A final night of celebration shined the spotlight on local cancer survivors and the people who have worked to support them for the last 10 years.
More than 200 attended the A2A Survivors’ Dinner at the Ardmore Convention Center Thursday night, an event that recognized cancer survivors, runners who’ve participated in the A2A race and the volunteers that have worked to stage the run, which raises money for the Mercy Cancer Center in Ardmore. Larissa Freeman, manager of business operations for the center, has been attending the A2A for all 10 years of its run.
“Everyone who came through the cancer center, who has trusted us to take care of them, as many of them who could come have attended,” Freeman said. “Our hearts are full. It is going to be emotional.”
The annual dinner started as a pre-marathon pasta dinner for runners, giving them a chance to load up on carbs before the race, but for the marathon’s final year, the A2A organizers wanted the night to be something more.
Mary Robins, a former patient who received all of her treatment through Mercy Ardmore, spoke about her experiences there and shared her story. She was diagnosed with breast cancer in 2013, a diagnosis that took some time to secure.
“I panicked,” Robins said. “They had to call my husband and he had to come get me. I couldn’t think and I couldn’t function for a few days. I was very fortunate that I had this group of people who came together and helped me, just like a lot of you had.”
That same year, her brother passed away. She said the day she began her treatment at the cancer center, she felt incredibly alone.
“They saw me kind of falling apart, and they gathered around me and they helped me through that,” Robins said. “They prayed with me, they said ‘we’re here, and we’re going to get you through it.’”
 A2A founder Alison Smalley took the stage as well, explaining the history of the event and thanking local sponsors, volunteers and runners for their years of participating.
“You are our inspiration. You are why we have the A2A,” she said. “I’m a cancer survivor. My husband is a cancer survivor. We need a cancer center here in Ardmore and I’m so proud that you came tonight so we could put faces to this terrible disease, the people who have fought it and inspire us to go on.”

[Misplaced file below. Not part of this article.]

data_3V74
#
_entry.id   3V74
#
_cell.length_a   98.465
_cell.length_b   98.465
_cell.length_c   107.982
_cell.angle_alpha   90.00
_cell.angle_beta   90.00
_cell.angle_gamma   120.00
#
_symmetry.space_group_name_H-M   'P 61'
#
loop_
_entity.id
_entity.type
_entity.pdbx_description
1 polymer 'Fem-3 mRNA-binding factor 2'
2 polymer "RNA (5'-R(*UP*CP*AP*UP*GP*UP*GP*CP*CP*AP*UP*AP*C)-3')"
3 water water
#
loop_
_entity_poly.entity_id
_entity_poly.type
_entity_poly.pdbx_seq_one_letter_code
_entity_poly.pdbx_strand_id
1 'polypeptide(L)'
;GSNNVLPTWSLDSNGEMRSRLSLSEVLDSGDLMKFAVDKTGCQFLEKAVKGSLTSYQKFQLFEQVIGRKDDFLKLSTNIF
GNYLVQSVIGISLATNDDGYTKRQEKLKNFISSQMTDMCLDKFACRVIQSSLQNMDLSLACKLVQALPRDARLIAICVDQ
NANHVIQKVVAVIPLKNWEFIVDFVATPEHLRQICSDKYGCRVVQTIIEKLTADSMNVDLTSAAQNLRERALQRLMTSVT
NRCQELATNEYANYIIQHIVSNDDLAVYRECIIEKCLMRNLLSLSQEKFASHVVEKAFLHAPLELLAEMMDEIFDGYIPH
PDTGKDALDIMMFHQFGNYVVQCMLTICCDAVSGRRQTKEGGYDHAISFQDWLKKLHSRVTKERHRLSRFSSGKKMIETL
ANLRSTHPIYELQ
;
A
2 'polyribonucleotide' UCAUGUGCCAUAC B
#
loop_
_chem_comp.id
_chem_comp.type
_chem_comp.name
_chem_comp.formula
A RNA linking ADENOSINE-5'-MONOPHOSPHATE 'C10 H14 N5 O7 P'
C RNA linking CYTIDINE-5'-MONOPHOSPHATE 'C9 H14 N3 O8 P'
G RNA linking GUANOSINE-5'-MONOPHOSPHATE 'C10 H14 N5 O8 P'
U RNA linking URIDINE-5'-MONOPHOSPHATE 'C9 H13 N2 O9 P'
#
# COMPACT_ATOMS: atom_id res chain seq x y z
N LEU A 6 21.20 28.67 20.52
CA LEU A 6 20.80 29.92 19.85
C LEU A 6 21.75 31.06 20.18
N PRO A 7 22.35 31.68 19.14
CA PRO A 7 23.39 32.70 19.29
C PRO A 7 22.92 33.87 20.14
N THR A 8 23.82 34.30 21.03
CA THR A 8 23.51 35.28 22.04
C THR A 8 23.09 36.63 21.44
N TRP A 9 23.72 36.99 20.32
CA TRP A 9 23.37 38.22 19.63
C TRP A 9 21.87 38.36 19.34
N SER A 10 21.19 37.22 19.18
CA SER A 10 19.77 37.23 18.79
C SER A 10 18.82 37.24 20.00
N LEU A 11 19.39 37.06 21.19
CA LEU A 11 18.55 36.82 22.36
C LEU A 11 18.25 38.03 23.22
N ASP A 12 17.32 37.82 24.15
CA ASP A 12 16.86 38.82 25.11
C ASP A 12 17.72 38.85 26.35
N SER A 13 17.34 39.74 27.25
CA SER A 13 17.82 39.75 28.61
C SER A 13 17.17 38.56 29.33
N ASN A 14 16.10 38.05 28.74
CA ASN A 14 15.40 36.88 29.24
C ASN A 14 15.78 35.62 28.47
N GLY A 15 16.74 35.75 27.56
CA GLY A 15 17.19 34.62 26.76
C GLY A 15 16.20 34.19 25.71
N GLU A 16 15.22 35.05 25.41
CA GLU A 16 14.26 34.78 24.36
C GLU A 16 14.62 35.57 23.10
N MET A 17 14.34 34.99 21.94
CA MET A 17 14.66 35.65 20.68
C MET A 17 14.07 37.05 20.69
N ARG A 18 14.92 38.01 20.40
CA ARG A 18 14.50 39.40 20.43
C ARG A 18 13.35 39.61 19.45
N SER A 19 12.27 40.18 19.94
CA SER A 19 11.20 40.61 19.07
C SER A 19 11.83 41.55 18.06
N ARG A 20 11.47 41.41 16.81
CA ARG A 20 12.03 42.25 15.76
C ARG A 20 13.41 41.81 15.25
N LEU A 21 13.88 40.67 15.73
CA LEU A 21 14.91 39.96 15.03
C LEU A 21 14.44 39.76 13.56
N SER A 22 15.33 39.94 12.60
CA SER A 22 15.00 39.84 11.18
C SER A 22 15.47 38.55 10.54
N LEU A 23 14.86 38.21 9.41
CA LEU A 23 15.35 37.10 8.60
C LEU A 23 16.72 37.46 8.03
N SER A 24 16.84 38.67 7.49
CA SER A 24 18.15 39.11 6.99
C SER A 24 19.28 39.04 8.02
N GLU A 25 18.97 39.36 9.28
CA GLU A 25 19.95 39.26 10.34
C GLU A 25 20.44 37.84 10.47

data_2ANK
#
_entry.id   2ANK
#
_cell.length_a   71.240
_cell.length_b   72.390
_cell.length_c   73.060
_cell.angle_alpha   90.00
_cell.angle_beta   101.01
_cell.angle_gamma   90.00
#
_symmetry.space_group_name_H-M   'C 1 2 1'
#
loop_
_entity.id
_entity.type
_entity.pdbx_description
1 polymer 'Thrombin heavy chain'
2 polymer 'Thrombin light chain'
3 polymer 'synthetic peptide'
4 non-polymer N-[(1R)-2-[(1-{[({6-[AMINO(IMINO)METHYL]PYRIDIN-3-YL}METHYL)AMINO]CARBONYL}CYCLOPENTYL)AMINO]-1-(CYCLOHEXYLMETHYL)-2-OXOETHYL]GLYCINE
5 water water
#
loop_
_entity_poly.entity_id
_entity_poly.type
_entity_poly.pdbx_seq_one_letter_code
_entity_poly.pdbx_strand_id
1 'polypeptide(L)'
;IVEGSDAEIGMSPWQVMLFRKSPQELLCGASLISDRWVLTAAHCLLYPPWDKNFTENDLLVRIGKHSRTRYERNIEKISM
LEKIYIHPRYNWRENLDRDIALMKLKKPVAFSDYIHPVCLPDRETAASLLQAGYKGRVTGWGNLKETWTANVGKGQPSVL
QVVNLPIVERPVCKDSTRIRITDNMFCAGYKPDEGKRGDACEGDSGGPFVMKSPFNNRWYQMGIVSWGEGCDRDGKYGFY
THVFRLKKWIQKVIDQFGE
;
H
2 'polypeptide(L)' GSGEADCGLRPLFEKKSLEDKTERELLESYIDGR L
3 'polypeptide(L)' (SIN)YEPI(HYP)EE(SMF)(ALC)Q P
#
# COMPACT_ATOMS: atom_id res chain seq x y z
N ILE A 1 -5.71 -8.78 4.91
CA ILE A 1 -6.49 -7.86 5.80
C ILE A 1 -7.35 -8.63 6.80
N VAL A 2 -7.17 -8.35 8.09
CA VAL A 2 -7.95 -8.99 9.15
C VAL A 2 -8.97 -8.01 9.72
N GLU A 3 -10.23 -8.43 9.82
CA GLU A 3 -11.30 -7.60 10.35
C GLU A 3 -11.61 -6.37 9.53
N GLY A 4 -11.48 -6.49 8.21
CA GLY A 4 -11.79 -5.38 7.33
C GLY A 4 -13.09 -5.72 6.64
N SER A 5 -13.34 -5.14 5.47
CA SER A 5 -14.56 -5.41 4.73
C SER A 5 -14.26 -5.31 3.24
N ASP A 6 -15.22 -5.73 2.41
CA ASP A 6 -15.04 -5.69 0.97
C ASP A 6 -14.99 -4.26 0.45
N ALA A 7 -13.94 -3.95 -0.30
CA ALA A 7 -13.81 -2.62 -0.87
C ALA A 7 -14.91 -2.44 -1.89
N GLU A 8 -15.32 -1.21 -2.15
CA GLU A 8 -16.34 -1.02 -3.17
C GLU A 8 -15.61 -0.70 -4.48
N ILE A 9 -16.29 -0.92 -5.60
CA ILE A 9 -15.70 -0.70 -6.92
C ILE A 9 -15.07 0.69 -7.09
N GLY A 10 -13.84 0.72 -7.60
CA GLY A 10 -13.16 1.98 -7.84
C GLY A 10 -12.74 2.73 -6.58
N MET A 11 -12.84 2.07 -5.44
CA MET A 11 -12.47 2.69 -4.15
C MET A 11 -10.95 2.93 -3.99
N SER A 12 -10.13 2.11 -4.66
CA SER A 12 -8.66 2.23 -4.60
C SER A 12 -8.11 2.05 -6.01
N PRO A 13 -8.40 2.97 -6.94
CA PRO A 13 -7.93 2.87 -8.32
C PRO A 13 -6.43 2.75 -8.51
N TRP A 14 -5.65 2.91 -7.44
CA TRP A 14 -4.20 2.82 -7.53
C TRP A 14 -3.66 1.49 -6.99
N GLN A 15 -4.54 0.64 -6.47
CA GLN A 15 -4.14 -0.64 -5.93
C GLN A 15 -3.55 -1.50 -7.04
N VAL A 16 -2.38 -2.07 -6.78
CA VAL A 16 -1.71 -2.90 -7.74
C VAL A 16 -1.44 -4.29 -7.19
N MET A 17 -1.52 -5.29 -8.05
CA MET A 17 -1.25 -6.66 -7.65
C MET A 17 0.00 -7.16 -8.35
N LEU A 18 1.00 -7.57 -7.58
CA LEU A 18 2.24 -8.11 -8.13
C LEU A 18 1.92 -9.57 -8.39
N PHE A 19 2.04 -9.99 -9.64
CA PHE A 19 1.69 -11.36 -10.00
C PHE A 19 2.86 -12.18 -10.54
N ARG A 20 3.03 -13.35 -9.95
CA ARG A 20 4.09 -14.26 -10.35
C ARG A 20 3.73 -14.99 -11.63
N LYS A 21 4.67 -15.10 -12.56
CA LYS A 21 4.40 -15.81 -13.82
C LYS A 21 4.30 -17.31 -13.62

She said most large-scale charity runs have operational costs that eat into the money it raises, but the A2A, which is entirely volunteer-run, is an exception. She stopped to recognize four runners who’ve attended the race all four years.
Andre Moore technically retired as director of the Mercy Health Foundation weeks ago, but he said he wouldn’t miss the dinner and the final year of the A2A, which he’s been part of from the beginning, for anything.
“The cancer center opened in 2011 and it’s served its community very well,” Moore said. “This turn out identifies how important the center is to the community. This, tonight, tells me we’re ending it on a high note.”
Throughout the night, red-clad volunteers, many of whom are Mercy employees, served guests, stopping to talk with former patients and fellow A2A volunteers and visiting with runners. Most A2A volunteers have been participating since the first year.
Robert Chimwaza, a Mercy Ardmore chaplain and longtime volunteer, said he hopes people take one thing away from the night: Hope.
“There is hope here,” Chimwaza said. “Cancer is not necessarily a sentence of death. There are people who have overcome, and some people who have demonstrated how to fight the battle. There are lessons to be learned.”